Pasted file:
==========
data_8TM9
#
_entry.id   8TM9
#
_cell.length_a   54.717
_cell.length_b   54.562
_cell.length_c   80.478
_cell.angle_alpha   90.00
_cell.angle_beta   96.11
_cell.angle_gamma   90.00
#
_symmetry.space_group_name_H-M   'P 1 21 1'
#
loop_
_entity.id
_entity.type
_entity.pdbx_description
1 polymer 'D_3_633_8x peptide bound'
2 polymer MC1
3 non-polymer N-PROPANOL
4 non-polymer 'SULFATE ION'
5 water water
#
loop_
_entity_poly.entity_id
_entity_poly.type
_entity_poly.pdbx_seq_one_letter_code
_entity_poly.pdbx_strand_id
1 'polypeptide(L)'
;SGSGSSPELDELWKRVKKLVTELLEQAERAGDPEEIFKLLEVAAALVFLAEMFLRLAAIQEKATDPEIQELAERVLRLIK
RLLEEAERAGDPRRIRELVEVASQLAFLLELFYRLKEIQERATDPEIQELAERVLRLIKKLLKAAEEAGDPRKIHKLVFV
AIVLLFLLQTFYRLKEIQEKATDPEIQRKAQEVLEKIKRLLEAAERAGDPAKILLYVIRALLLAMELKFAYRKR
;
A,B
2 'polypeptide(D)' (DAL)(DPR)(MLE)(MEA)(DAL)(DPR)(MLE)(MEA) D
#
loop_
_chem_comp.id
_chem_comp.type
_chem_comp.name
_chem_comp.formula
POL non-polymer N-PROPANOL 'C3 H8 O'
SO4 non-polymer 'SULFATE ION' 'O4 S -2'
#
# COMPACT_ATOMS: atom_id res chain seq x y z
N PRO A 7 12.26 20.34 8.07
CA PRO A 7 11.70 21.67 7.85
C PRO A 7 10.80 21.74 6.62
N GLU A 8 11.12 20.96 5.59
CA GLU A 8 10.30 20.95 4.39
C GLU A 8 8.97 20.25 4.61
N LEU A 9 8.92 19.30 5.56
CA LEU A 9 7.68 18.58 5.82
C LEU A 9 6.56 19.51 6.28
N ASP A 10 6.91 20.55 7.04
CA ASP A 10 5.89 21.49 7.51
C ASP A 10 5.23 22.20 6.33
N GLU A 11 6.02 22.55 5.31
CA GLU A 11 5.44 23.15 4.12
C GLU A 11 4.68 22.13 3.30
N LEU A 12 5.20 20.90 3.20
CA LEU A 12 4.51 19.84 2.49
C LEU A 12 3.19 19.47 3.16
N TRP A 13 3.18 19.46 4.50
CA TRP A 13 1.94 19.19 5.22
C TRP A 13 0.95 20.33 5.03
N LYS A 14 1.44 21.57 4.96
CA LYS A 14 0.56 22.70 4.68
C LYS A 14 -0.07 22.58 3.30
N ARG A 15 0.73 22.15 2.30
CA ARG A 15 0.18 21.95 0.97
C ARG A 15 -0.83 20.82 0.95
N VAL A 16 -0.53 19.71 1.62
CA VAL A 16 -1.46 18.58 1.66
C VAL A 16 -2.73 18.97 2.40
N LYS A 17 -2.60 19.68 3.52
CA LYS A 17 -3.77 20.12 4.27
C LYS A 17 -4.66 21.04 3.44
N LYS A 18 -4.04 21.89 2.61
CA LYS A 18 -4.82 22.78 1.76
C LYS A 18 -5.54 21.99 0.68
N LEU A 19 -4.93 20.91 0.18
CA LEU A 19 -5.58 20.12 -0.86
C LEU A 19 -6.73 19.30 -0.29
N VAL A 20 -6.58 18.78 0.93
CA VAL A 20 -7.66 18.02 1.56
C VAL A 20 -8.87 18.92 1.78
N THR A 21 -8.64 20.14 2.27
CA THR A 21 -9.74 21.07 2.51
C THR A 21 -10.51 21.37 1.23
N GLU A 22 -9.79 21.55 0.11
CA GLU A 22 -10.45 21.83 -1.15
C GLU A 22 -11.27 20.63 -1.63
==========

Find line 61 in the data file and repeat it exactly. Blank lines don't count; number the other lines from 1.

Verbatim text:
N LEU A 12 5.20 20.90 3.20